Brilliant Chinese “hard” science fiction from Cixin Liu (aka Liu Cixin, if you are Chinese).

The book is many things.  It plays an unpredictable switch on first contact stories, because the scientists who make first contact are disaffected with their own worlds and invite the aliens to invade.  It is also a political treatise, demonstrating how the Chinese Cultural Revolution stifled science, and then broadening perspective to show an alien race devising a scheme to squelch Earth science in order to make Earth easier to conquer.  It is Pynchon-like, or even Phildickian,  in its gradual unfolding of a secret world in the form of the Three Body game, only to have the game turn out to portray a real alien world.  It is powerful in its portrayal of the human tragedy of the Cultural Revolution.  It is chock full of physics, astronomy, nanomaterials technology, just enough on the edge of reality that you find yourself rushing to the Internet to hastily learn the science behind the book before you turn the next page.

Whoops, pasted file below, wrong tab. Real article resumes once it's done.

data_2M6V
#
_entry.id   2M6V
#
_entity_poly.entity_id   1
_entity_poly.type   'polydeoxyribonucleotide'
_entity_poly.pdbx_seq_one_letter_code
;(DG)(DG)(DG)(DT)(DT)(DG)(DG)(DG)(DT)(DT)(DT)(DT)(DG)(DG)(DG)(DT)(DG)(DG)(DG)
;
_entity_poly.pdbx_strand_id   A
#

To be sure, Cixin Liu is not a great literary practitioner. His characters are mostly one-dimensional and some of them wander through the plot without contributing much.  Entire swatches of the story are telegraphed without much development, much like an old A.E. Van Vogt novel.  But Liu succeeds on a literary plane because of the heartfelt human drama, mostly in the sections involving the toll of the Cultural Revolution.  And the Three Body World that unfolds to the characters by playing the game called “Three Body” has to be one of the most compelling fantasy landscapes ever embedded in a hard sf novel.

First published in 2006 in China, then published in the English translation by Ken Liu in 2014, The Three-Body Problem was the first Hugo award for Best Novel ever given to a work in translation (awarded in 2015).